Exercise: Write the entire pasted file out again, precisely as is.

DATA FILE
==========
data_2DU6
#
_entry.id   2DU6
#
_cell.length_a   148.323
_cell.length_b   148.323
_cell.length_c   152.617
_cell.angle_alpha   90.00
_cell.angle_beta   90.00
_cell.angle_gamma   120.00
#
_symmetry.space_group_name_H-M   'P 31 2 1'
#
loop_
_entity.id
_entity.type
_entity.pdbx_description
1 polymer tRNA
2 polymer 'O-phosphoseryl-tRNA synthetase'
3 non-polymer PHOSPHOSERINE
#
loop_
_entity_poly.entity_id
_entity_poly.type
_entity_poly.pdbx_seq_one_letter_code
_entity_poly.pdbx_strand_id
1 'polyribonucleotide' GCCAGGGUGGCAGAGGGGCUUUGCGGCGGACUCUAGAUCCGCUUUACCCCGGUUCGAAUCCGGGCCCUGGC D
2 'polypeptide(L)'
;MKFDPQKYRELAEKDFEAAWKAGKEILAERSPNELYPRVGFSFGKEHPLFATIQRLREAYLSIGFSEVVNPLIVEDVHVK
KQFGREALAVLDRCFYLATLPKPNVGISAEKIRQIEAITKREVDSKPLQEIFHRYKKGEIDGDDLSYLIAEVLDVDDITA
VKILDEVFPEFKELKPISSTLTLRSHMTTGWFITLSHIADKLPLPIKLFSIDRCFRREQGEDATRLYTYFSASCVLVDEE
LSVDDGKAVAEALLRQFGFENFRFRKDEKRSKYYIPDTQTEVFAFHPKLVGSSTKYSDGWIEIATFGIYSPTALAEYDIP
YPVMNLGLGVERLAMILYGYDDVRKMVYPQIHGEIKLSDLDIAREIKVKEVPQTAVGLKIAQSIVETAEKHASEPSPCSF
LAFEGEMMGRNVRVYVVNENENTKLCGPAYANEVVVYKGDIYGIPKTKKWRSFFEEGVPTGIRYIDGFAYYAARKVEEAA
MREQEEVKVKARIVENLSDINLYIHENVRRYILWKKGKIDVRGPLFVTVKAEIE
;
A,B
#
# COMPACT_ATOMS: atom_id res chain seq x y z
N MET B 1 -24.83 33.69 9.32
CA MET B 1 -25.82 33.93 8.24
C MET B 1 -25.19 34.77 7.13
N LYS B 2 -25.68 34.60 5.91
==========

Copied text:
data_2DU6
#
_entry.id   2DU6
#
_cell.length_a   148.323
_cell.length_b   148.323
_cell.length_c   152.617
_cell.angle_alpha   90.00
_cell.angle_beta   90.00
_cell.angle_gamma   120.00
#
_symmetry.space_group_name_H-M   'P 31 2 1'
#
loop_
_entity.id
_entity.type
_entity.pdbx_description
1 polymer tRNA
2 polymer 'O-phosphoseryl-tRNA synthetase'
3 non-polymer PHOSPHOSERINE
#
loop_
_entity_poly.entity_id
_entity_poly.type
_entity_poly.pdbx_seq_one_letter_code
_entity_poly.pdbx_strand_id
1 'polyribonucleotide' GCCAGGGUGGCAGAGGGGCUUUGCGGCGGACUCUAGAUCCGCUUUACCCCGGUUCGAAUCCGGGCCCUGGC D
2 'polypeptide(L)'
;MKFDPQKYRELAEKDFEAAWKAGKEILAERSPNELYPRVGFSFGKEHPLFATIQRLREAYLSIGFSEVVNPLIVEDVHVK
KQFGREALAVLDRCFYLATLPKPNVGISAEKIRQIEAITKREVDSKPLQEIFHRYKKGEIDGDDLSYLIAEVLDVDDITA
VKILDEVFPEFKELKPISSTLTLRSHMTTGWFITLSHIADKLPLPIKLFSIDRCFRREQGEDATRLYTYFSASCVLVDEE
LSVDDGKAVAEALLRQFGFENFRFRKDEKRSKYYIPDTQTEVFAFHPKLVGSSTKYSDGWIEIATFGIYSPTALAEYDIP
YPVMNLGLGVERLAMILYGYDDVRKMVYPQIHGEIKLSDLDIAREIKVKEVPQTAVGLKIAQSIVETAEKHASEPSPCSF
LAFEGEMMGRNVRVYVVNENENTKLCGPAYANEVVVYKGDIYGIPKTKKWRSFFEEGVPTGIRYIDGFAYYAARKVEEAA
MREQEEVKVKARIVENLSDINLYIHENVRRYILWKKGKIDVRGPLFVTVKAEIE
;
A,B
#
# COMPACT_ATOMS: atom_id res chain seq x y z
N MET B 1 -24.83 33.69 9.32
CA MET B 1 -25.82 33.93 8.24
C MET B 1 -25.19 34.77 7.13
N LYS B 2 -25.68 34.60 5.91